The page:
Jessica is one of the artists featured on the album All One Tribe by the One Tribe Collective. Released on Juneteenth of this year, the album features 24 Black children’s music artists making it the first children’s music album of its kind! Check out her video for the song “I am the Future of Black History” and the full album at 1tribecollective.com!
Not only that, WolfTrap/Early Learning artist 123 Andrés was nominated in the same category for their new album Actívate. The album brings together over 40 musicians celebrating sounds, rhythms, and flavor from across Latin America and features Arts for Learning roster artist Jamaal “Mr. Root” Collier!
Let’s get up, get moving, and cheering! Hooray and congratulations, Jessica, Andrés and Christina, and Mr. Root!! You ROCK!
New Name Reflects 71 Year Evolution and Impact on Students
Young Audiences of Maryland, the Baltimore-based nonprofit transforming student learning through arts integration, has changed its name to Arts for Learning Maryland.
The name change reflects Arts for Learning Maryland’s evolution over the past 71 years, its impact on students, and its plans for the future. What started as a classical music series in 1950 in Baltimore schools has evolved into a statewide organization where educators partner with musicians, actors, poets, visual artists, and dancers to co-create dynamic, arts-integrated, curriculum-based learning experiences. Today, Arts for Learning Maryland reaches more than 180,000 Maryland students a year in every Maryland school district with arts-integrated artist residencies, performances, and professional development experiences for educators.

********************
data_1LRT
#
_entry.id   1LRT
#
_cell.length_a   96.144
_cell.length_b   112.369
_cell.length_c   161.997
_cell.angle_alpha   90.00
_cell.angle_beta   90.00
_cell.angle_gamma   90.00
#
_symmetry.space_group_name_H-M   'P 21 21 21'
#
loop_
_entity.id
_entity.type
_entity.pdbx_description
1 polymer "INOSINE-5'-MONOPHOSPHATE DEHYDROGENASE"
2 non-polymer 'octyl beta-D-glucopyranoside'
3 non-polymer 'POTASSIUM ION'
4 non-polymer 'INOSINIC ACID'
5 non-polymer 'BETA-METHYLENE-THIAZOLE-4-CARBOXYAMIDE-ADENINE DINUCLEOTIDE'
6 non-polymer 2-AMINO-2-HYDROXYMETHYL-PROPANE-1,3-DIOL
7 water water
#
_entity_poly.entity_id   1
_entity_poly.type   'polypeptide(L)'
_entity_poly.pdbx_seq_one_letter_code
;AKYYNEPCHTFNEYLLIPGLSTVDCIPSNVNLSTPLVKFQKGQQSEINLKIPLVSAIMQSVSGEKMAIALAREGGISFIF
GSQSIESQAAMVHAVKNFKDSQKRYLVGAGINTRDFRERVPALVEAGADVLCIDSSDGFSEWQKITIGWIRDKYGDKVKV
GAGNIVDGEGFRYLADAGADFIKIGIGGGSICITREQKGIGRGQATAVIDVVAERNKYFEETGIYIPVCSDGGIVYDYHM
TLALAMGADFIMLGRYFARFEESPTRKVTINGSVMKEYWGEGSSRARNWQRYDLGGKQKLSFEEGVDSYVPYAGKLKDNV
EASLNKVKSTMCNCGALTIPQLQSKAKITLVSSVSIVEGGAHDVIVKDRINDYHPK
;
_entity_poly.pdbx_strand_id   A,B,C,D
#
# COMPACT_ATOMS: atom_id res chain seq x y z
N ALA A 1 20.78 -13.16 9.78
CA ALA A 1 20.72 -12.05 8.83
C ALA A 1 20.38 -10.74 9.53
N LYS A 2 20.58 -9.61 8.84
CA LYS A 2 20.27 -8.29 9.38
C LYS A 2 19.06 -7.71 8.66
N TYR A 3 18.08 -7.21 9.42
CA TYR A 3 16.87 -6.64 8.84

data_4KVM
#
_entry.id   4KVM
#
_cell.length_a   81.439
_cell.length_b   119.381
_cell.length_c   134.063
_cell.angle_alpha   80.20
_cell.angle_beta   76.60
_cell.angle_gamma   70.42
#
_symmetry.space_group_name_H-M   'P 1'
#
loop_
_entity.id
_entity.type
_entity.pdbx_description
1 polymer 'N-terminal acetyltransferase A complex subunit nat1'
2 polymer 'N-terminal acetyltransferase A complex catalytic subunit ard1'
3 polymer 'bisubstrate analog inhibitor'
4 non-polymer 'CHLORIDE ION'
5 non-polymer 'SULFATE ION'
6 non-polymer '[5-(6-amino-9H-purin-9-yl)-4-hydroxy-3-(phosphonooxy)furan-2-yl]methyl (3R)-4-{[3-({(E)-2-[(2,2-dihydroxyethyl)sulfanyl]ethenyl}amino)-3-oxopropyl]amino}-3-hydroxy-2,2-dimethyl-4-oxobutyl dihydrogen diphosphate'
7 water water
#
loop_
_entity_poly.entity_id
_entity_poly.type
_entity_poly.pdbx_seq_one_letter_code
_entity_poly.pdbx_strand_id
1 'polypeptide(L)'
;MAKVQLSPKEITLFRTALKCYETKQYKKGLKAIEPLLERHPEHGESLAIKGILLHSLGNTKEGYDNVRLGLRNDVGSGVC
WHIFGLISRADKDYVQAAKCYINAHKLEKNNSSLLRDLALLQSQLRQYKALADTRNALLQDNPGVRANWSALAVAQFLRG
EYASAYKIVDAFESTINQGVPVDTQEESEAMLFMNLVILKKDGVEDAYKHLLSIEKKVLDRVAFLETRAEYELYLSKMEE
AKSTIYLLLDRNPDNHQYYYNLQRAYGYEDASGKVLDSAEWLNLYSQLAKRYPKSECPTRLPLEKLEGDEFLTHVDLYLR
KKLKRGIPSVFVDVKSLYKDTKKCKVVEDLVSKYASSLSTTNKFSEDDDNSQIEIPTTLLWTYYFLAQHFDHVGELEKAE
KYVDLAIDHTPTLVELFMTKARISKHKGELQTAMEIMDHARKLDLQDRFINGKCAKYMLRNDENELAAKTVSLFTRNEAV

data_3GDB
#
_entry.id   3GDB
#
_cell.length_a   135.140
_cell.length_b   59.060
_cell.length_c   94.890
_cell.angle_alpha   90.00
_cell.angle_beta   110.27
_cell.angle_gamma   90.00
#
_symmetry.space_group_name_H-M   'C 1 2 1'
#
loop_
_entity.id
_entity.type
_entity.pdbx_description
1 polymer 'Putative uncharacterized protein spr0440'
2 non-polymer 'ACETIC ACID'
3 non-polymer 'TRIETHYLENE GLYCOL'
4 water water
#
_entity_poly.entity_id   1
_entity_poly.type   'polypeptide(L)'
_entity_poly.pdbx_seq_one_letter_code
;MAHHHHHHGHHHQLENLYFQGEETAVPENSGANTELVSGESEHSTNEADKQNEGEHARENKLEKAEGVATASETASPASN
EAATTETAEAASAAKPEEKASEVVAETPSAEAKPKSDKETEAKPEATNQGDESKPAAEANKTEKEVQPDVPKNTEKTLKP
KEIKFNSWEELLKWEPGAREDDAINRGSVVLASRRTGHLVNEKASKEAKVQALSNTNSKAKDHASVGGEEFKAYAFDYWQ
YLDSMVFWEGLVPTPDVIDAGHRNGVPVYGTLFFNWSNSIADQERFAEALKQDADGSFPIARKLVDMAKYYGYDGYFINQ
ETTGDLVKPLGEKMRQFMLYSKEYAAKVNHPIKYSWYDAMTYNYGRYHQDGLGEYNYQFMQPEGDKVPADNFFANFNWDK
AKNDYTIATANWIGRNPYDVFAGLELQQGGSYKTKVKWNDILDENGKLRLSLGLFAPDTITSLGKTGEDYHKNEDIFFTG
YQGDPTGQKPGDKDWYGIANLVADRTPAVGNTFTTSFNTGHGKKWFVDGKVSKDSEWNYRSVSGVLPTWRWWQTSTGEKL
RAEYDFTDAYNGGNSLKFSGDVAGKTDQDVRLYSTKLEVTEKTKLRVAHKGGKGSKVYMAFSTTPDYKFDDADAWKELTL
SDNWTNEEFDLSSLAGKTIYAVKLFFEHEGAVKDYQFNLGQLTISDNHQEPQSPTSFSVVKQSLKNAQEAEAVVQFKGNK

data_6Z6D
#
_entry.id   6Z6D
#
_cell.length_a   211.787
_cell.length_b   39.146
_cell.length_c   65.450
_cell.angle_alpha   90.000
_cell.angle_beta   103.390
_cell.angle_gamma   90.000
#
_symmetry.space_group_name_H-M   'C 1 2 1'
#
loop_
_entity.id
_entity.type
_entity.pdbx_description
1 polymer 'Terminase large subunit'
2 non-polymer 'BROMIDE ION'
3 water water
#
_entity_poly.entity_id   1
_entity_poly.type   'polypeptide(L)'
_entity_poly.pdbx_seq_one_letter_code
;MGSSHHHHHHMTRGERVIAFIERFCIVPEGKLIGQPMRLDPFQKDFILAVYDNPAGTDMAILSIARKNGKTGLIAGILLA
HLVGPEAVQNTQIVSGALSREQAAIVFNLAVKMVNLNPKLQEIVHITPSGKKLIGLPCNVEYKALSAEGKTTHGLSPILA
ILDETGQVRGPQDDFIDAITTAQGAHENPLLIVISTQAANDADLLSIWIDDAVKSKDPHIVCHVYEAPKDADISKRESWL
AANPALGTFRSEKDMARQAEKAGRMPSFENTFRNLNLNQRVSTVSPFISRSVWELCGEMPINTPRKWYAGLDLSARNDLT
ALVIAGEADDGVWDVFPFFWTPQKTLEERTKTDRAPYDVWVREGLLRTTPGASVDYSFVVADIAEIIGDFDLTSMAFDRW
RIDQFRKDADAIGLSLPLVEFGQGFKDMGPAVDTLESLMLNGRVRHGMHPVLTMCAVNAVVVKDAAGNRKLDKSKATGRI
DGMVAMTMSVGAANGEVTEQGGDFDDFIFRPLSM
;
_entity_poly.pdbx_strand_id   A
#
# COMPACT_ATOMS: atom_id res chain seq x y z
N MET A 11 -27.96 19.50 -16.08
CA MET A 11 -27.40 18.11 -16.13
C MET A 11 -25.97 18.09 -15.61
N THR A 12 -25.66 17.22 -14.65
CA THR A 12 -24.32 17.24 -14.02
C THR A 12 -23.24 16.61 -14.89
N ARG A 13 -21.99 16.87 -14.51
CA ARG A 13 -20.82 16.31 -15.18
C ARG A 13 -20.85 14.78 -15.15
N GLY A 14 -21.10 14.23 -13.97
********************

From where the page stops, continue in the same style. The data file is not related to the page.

“As we expanded our reach and developed new initiatives, we realized that our name wasn’t relevant for our collaborative, hands-on experiences for students, educators, and school leaders,” said Stacie Sanders Evans, Arts for Learning President and CEO. “We wanted our name to describe the meaningful “what,” the creative “how,” and the important “why” of our work.”
The selection of Arts for Learning Maryland is the result of a two year process in which board members, staff, artists, educators, students, donors, community, and education leaders explored the organization’s mission, values, and programs in order to guide the name selection. The process affirmed the nonprofit’s universal truths: The arts transform lives. Integrating the arts with academic learning produces powerful results.